Top level sources in Israel believe the present cease-fire in Lebanon between Palestinian guerrillas and the regime of President Charles Helou has settled nothing. The struggle for control of Lebanon is continuing but President Helou is still standing firm against the guerrillas and apparently has a large part of the Lebanese population behind him, according to these sources.
The sources here said the crisis in Lebanon is being directed by the Soviet Union which seeks to undermine Lebanon’s sovereignty Syria is playing an active role but will not move its army into Lebanon in the present circumstances, the Israelis said. They claimed that Syria prefers to let the Palestinian El Fatah and the Damascus-sponsored Al Saiqa guerrilla group handle the situation for the present.
There are about 5,000 trained guerrillas in Lebanon and Syria is providing them with guns, food and transportation. The Al Saiqa leader is a detached Syrian Army officer, Raif Alowani. The high level sources here repeated Israel’s warning that it will not tolerate “lawlessness” on its northern border. They said that Israel intends to guard the lives, well-being and security of all its citizens.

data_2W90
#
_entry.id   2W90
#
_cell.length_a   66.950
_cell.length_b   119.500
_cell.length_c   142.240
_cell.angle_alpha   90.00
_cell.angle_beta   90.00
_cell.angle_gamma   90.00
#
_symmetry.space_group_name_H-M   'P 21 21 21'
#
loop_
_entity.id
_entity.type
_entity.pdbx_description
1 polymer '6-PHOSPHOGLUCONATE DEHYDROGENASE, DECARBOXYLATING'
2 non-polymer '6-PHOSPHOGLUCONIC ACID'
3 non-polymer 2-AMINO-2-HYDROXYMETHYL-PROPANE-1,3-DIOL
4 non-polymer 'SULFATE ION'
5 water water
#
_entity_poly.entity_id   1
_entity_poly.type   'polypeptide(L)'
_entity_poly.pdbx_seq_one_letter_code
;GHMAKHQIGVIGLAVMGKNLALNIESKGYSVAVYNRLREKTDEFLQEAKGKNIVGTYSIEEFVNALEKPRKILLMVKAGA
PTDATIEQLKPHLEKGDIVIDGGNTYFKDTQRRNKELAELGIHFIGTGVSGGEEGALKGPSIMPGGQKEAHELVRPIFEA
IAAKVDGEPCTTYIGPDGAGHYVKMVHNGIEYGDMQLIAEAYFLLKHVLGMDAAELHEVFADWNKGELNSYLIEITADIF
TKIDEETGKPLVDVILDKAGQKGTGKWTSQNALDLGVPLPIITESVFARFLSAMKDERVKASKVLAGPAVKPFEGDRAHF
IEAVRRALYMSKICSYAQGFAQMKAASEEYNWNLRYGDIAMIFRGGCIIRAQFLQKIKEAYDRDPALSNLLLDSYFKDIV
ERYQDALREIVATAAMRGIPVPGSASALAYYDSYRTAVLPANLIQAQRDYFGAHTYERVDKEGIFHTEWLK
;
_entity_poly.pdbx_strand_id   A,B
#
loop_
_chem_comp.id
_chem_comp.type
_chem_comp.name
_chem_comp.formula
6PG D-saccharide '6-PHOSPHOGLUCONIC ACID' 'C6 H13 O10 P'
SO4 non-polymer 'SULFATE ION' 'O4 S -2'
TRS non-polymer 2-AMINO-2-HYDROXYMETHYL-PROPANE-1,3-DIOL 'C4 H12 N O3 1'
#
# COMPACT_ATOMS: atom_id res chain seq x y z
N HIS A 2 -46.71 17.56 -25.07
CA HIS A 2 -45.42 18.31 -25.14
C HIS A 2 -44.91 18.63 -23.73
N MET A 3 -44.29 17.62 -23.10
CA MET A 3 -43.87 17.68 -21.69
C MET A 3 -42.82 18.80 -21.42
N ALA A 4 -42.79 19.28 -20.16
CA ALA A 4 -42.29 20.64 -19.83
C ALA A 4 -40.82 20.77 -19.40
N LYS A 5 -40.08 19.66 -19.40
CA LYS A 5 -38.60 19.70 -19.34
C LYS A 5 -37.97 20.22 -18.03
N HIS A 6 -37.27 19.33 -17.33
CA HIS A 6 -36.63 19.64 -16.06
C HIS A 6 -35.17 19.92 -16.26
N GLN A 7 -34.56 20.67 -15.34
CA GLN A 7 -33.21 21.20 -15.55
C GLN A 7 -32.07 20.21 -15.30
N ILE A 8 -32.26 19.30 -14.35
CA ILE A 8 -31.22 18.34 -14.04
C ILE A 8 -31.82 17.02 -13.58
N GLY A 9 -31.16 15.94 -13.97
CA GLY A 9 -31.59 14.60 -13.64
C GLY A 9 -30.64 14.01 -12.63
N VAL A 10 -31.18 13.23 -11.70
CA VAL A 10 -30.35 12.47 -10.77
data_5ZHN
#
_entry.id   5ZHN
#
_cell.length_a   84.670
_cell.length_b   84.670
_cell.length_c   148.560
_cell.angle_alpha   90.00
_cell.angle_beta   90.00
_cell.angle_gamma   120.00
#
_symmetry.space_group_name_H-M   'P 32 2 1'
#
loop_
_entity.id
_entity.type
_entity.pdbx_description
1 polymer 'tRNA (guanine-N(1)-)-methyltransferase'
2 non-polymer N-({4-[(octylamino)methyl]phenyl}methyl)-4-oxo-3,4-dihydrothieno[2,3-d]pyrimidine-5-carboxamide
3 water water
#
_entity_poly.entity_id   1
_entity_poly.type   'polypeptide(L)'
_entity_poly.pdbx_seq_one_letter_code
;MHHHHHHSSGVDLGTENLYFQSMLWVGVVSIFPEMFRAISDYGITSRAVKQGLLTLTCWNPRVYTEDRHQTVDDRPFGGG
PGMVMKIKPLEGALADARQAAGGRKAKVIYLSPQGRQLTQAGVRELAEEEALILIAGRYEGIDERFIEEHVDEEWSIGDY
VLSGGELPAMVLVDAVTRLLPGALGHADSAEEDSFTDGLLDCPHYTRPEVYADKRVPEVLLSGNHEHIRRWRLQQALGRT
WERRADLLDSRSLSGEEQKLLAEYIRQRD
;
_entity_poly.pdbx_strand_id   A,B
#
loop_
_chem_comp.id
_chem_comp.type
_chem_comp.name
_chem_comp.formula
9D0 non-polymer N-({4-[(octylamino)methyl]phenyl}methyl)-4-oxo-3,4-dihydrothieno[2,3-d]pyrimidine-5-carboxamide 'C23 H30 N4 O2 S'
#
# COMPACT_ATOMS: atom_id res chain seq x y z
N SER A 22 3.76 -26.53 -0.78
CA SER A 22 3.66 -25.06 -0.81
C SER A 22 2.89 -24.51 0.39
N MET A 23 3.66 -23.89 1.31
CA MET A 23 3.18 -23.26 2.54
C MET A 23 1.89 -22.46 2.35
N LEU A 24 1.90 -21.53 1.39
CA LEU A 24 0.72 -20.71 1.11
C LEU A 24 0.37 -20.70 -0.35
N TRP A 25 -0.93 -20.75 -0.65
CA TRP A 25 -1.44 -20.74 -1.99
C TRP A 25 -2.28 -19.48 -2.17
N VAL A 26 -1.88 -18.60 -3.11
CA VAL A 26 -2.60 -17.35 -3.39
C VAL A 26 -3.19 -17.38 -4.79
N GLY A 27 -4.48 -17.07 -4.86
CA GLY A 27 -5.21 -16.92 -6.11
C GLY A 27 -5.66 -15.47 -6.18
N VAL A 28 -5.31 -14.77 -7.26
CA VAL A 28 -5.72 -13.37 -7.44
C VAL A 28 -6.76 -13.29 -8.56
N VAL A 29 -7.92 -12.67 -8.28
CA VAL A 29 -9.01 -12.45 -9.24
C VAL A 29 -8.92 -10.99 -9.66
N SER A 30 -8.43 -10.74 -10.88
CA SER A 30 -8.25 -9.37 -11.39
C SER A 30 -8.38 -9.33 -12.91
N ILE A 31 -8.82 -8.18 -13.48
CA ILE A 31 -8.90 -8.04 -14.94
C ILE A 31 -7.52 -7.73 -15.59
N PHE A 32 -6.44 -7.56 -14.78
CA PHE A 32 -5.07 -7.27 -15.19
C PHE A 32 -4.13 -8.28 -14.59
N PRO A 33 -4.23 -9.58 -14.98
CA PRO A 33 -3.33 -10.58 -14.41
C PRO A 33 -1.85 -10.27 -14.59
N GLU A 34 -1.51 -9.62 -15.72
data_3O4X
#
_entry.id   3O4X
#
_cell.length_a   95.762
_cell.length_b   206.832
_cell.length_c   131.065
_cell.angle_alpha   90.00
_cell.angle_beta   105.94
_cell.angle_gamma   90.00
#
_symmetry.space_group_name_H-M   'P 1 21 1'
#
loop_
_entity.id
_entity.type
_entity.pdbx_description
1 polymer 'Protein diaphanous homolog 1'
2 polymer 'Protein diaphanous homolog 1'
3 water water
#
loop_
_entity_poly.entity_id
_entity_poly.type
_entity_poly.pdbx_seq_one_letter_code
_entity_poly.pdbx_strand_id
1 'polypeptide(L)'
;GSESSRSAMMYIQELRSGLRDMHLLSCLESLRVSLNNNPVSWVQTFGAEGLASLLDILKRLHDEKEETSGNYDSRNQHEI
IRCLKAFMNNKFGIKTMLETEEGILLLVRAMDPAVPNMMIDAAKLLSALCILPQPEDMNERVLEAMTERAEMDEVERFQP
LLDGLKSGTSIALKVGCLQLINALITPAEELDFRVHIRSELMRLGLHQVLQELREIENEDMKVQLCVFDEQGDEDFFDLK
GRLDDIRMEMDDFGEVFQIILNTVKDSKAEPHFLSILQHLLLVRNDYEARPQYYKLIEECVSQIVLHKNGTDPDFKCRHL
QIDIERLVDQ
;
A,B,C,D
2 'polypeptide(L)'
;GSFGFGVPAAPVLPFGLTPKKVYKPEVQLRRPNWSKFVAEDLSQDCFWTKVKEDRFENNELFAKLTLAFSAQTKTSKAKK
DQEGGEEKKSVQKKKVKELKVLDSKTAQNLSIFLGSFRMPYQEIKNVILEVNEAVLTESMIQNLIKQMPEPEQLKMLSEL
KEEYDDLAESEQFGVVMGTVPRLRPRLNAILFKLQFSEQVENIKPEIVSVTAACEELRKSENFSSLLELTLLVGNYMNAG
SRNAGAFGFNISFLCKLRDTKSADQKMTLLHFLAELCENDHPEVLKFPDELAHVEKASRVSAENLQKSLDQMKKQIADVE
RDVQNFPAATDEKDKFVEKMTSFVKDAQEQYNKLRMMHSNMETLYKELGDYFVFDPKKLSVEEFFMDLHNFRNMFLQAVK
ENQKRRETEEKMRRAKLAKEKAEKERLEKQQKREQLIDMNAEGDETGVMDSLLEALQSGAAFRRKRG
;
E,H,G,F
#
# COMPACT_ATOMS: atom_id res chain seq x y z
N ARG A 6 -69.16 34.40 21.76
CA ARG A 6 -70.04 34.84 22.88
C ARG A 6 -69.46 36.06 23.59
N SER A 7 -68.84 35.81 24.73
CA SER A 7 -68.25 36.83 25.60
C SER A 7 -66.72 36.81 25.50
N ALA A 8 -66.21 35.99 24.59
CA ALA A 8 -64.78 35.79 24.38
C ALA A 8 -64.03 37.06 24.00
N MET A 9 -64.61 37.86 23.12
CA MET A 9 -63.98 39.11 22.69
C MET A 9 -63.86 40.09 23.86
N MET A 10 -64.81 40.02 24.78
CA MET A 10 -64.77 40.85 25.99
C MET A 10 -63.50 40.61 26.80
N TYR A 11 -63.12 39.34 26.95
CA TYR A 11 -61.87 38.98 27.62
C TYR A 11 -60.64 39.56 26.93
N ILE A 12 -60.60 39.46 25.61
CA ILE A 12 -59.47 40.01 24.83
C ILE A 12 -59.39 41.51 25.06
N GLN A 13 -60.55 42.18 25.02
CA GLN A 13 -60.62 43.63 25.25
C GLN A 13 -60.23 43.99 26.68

Reports from Cairo quoted official Egyptian sources today as saying that the Lebanese Army and Palestinian commandos had reached agreement on all points of dispute between them. This would free guerrillas based in Lebanon to continue their attacks on Israel despite the danger of Israeli retaliation.
The Israeli newspaper Yediot Achronot said today that Israel would not tolerate a situation which would leave the guerrillas free to launch strikes on its territory without retaliating in force. Political sources here said Premier Golda Meir would make that policy clear in a message to President Helou, They said that Mrs. Meir has called a high level conference on the Lebanese crisis. The word was that Lebanon could expect Israel to retaliate swiftly against any terrorist incursions.
The Archive of the Jewish Telegraphic Agency includes articles published from 1923 to 2008. Archive stories reflect the journalistic standards and practices of the time they were published.